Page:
Bone Morphogenetic Protein-9 Enhances Osteogenic Differentiation of Human Periodontal Ligament Stem Cells via the JNK Pathway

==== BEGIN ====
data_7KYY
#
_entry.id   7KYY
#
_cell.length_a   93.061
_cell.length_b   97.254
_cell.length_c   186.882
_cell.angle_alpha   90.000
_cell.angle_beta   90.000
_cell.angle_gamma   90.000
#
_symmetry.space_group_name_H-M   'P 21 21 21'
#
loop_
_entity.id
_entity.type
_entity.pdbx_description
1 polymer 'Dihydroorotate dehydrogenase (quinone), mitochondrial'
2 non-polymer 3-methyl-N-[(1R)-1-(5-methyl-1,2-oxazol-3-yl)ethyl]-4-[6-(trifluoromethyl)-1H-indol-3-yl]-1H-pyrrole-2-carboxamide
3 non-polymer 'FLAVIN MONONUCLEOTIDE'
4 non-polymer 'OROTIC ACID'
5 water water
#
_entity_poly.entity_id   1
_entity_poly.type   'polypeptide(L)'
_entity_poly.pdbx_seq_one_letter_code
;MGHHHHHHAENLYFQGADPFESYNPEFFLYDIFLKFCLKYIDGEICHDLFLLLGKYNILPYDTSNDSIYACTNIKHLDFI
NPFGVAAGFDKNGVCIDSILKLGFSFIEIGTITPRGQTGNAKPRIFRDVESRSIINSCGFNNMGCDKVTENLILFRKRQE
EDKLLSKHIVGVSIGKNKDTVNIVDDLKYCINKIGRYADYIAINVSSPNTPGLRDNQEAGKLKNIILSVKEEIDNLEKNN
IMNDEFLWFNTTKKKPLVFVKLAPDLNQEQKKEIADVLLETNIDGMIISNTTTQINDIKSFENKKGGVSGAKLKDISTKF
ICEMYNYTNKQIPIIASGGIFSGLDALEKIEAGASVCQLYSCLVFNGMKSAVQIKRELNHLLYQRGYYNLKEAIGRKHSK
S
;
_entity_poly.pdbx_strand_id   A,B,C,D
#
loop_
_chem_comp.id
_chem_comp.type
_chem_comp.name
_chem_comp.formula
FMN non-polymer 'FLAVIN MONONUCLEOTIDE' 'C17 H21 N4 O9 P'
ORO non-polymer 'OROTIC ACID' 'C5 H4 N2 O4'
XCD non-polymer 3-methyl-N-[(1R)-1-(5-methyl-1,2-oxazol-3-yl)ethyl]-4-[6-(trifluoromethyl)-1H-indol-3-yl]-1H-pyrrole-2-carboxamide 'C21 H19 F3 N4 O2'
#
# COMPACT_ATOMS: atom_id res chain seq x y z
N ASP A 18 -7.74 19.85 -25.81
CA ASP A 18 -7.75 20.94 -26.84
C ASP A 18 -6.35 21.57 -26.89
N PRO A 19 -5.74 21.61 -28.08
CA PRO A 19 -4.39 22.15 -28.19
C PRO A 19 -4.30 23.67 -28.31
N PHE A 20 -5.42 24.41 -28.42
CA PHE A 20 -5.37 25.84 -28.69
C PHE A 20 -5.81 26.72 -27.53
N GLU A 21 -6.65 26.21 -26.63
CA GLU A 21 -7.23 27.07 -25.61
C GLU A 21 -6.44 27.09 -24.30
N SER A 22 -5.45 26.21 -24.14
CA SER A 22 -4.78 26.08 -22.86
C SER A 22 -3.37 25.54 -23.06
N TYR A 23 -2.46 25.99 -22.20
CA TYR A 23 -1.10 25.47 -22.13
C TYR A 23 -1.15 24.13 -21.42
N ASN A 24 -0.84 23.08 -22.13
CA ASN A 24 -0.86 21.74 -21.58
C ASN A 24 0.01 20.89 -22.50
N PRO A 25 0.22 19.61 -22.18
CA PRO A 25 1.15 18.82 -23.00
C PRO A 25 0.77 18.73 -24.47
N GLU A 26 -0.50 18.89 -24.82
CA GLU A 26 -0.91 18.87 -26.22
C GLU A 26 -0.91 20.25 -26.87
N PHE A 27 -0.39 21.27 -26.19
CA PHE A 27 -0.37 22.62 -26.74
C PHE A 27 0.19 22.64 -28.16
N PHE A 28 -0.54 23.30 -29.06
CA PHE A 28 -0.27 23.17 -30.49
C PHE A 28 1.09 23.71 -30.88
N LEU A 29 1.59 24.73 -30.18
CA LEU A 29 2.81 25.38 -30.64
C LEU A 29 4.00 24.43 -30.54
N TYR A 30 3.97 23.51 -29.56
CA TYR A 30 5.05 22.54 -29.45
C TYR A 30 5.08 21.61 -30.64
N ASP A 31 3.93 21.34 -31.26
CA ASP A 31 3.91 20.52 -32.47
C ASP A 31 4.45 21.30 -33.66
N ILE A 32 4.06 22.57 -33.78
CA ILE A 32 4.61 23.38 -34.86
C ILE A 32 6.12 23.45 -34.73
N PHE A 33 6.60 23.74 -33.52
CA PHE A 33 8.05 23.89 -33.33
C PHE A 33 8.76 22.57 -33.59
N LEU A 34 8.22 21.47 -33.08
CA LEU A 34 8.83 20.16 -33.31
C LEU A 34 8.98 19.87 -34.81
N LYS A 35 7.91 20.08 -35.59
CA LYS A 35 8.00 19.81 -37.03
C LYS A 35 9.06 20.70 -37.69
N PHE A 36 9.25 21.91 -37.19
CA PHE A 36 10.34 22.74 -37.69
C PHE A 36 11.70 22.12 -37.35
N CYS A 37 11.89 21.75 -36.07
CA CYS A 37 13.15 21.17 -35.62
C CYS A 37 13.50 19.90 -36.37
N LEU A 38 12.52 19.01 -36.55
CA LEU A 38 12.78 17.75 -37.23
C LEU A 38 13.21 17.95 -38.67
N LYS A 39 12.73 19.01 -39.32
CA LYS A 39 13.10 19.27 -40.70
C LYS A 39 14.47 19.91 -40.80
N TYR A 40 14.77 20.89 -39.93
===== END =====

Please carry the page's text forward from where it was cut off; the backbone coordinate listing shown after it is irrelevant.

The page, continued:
Bone morphogenetic protein-9 (BMP9) shows great osteoinductive potential in bone regeneration. Periodontal ligament stem cells (PDLSCs) with multi-differentiation capability and low immunogenicity are increasingly used as seed cells for periodontal regenerative therapies. In the present study, we investigated the potent osteogenic activity of BMP9 on human PDLSCs (hPDLSCs), in which the c-Jun N-terminal kinase (JNK) pathway is possibly involved. Our results showed that JNK inhibition by the specific inhibitor SP600125 or adenovirus expressing small interfering RNA (siRNA) targeting JNK (AdR-si-JNK) significantly decreased BMP9-induced gene and protein expression of early and late osteogenic markers, such as runt-related transcription factor 2 (Runx2), alkaline phosphatase (ALP), osteopontin (OPN), and osteocalcin (OCN), in hPDLSCs. We also confirmed the in-vivo positive effect of JNKs on ectopic bone formation induced by hPDLSCs injected into the musculature of athymic nude mice and BMP9 ex vivo gene delivery. For the cellular mechanism, we found that BMP9 activated the phosphorylation of JNKs and Smad2/3, and that JNKs may engage in cross-talk with the Smad2/3 pathway in BMP9-mediated osteogenesis.This study protocol was approved by the Ethical Review Committee for Research on Human Subjects of the Second Military Medical University. In this study, all isolated human premolars for orthodontic purpose were collected with written informed consent from the children’s parents/guardians prior to study participation. This study is in strict accordance with approved guidelines set by the National Institute of Health Office of Human Subjects Research, regulations on the management of medical waste, and the principles expressed in the Declaration of Helsinki.PDLSCs were isolated from a human PDL cell population using CD146-conjugated immunomagnetic microbeads (Fig 1A). The isolated cells formed colonies, which showed radiating or whirlpool-like morphology (Fig 1B). Most cells exhibited a fibroblastic spindle, and a small round or triangular shape, and most cells had abundant cytoplasm and a large nucleus (Fig 1C). IF staining showed that the isolated PDLCs primarily expressed vimentin rather than cytokeratin, which suggests their mesodermal origin (Fig 1D). The stem cell STRO-1+/CD146+ immunophenotype which are expressed by hPDLSCs, was determined by flow cytometry. The mean percentage of the STRO-1+/CD146+ cells in PDLCs populations after immunomagnetic isolation was 27.9% (Fig 1E). In addition, Alizarin red S staining after three weeks of osteo-induction showed that some mineralized nodules were formed in the isolated PDLSCs (Fig 1F). Similarly, Oil Red O-positive lipid droplets were observed in PDLSCs after three weeks of adipogenic induction (Fig 1G). These results confirm the multi-differentiation potential of the isolated PDLSCs, which could then be used for subsequent experiments.(XLSX)This work was supported by grants from the Science and Technology Commission of Shanghai Municipality (No.13411951202 and NO. 09ZR1400200), and the Natural Science Foundation of China (NO. 81170987).